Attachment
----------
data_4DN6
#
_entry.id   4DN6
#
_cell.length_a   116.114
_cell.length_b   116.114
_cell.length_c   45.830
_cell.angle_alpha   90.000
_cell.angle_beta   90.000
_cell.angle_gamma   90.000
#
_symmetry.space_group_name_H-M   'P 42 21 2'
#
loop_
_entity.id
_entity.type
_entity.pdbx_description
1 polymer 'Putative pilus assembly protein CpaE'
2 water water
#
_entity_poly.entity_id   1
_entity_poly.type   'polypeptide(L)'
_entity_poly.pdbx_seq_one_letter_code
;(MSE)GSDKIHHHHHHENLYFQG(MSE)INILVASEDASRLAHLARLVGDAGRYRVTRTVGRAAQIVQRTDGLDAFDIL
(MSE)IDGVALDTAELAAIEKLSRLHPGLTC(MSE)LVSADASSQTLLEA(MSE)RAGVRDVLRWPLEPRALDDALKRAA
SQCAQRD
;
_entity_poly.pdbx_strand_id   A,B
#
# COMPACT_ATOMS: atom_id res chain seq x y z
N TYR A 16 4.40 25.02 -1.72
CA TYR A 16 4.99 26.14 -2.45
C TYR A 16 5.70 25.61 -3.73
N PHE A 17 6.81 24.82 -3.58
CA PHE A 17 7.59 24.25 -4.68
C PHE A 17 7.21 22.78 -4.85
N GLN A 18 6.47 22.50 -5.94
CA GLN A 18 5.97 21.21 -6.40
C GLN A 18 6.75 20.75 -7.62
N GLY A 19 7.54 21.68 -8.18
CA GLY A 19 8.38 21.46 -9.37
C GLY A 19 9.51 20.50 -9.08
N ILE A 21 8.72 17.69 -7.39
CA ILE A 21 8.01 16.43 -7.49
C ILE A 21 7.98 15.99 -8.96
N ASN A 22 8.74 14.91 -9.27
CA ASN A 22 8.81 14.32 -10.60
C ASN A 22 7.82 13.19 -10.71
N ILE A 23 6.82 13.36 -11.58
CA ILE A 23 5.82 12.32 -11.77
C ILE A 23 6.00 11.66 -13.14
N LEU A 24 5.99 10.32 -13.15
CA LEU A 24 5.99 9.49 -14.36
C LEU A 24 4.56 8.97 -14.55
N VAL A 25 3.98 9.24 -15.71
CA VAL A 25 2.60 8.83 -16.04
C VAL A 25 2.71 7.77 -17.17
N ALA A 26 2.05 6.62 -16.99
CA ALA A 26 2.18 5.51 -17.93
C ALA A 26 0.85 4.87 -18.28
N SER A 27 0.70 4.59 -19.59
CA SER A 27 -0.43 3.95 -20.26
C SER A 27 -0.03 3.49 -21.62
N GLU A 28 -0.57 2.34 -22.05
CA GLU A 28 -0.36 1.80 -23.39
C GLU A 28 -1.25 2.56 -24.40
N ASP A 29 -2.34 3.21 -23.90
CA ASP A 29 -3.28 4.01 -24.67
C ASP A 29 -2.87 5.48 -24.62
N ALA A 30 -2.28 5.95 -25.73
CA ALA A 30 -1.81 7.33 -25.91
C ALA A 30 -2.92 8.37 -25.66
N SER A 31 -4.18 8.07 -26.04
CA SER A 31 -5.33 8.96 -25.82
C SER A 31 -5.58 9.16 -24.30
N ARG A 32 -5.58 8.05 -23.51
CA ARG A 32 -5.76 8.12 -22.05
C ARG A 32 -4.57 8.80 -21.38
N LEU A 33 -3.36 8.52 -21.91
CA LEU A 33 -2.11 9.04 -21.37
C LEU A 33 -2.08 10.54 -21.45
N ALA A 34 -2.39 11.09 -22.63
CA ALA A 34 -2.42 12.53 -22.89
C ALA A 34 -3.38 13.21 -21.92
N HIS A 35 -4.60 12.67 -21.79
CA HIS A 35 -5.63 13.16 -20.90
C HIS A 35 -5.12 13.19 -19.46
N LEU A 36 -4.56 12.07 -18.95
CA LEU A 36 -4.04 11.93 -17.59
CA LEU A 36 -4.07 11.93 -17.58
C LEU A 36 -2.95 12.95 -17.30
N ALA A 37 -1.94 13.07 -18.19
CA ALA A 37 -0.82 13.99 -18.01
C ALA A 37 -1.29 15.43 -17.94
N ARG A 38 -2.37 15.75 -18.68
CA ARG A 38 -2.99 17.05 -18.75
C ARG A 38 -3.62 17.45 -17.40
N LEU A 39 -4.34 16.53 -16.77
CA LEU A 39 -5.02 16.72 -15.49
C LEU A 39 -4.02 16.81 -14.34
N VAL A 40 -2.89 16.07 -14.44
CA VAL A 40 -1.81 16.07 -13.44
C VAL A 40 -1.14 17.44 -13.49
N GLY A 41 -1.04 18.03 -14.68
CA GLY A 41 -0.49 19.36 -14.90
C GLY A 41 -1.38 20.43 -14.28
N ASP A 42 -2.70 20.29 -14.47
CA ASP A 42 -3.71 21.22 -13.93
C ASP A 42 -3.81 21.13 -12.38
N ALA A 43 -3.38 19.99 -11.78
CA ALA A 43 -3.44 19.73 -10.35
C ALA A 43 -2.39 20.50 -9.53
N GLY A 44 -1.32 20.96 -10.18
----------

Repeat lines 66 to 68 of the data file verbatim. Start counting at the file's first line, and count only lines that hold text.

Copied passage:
C GLU A 28 -1.25 2.56 -24.40
N ASP A 29 -2.34 3.21 -23.90
CA ASP A 29 -3.28 4.01 -24.67